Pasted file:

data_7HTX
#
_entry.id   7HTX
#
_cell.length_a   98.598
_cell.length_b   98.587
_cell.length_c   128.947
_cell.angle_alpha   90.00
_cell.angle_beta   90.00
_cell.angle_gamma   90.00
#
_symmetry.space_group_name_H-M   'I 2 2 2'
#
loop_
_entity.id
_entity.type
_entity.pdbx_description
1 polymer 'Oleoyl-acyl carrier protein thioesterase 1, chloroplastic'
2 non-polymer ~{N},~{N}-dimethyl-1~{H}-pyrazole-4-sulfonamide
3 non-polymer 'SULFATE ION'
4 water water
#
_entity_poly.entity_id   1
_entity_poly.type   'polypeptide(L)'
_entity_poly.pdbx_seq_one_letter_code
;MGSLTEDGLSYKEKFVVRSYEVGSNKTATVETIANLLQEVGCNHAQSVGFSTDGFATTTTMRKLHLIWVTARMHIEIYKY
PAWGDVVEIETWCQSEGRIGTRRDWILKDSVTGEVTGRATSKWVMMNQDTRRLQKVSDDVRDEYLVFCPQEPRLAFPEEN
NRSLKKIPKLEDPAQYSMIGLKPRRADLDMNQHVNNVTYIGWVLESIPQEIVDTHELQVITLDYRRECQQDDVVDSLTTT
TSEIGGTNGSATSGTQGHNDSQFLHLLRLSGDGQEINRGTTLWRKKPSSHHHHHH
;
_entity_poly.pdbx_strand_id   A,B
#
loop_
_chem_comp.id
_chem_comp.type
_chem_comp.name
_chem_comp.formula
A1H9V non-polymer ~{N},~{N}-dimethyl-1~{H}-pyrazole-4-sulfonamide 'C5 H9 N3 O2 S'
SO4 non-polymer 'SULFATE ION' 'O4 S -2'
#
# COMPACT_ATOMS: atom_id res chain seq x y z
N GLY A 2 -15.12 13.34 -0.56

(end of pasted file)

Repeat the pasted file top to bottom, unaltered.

data_7HTX
#
_entry.id   7HTX
#
_cell.length_a   98.598
_cell.length_b   98.587
_cell.length_c   128.947
_cell.angle_alpha   90.00
_cell.angle_beta   90.00
_cell.angle_gamma   90.00
#
_symmetry.space_group_name_H-M   'I 2 2 2'
#
loop_
_entity.id
_entity.type
_entity.pdbx_description
1 polymer 'Oleoyl-acyl carrier protein thioesterase 1, chloroplastic'
2 non-polymer ~{N},~{N}-dimethyl-1~{H}-pyrazole-4-sulfonamide
3 non-polymer 'SULFATE ION'
4 water water
#
_entity_poly.entity_id   1
_entity_poly.type   'polypeptide(L)'
_entity_poly.pdbx_seq_one_letter_code
;MGSLTEDGLSYKEKFVVRSYEVGSNKTATVETIANLLQEVGCNHAQSVGFSTDGFATTTTMRKLHLIWVTARMHIEIYKY
PAWGDVVEIETWCQSEGRIGTRRDWILKDSVTGEVTGRATSKWVMMNQDTRRLQKVSDDVRDEYLVFCPQEPRLAFPEEN
NRSLKKIPKLEDPAQYSMIGLKPRRADLDMNQHVNNVTYIGWVLESIPQEIVDTHELQVITLDYRRECQQDDVVDSLTTT
TSEIGGTNGSATSGTQGHNDSQFLHLLRLSGDGQEINRGTTLWRKKPSSHHHHHH
;
_entity_poly.pdbx_strand_id   A,B
#
loop_
_chem_comp.id
_chem_comp.type
_chem_comp.name
_chem_comp.formula
A1H9V non-polymer ~{N},~{N}-dimethyl-1~{H}-pyrazole-4-sulfonamide 'C5 H9 N3 O2 S'
SO4 non-polymer 'SULFATE ION' 'O4 S -2'
#
# COMPACT_ATOMS: atom_id res chain seq x y z
N GLY A 2 -15.12 13.34 -0.56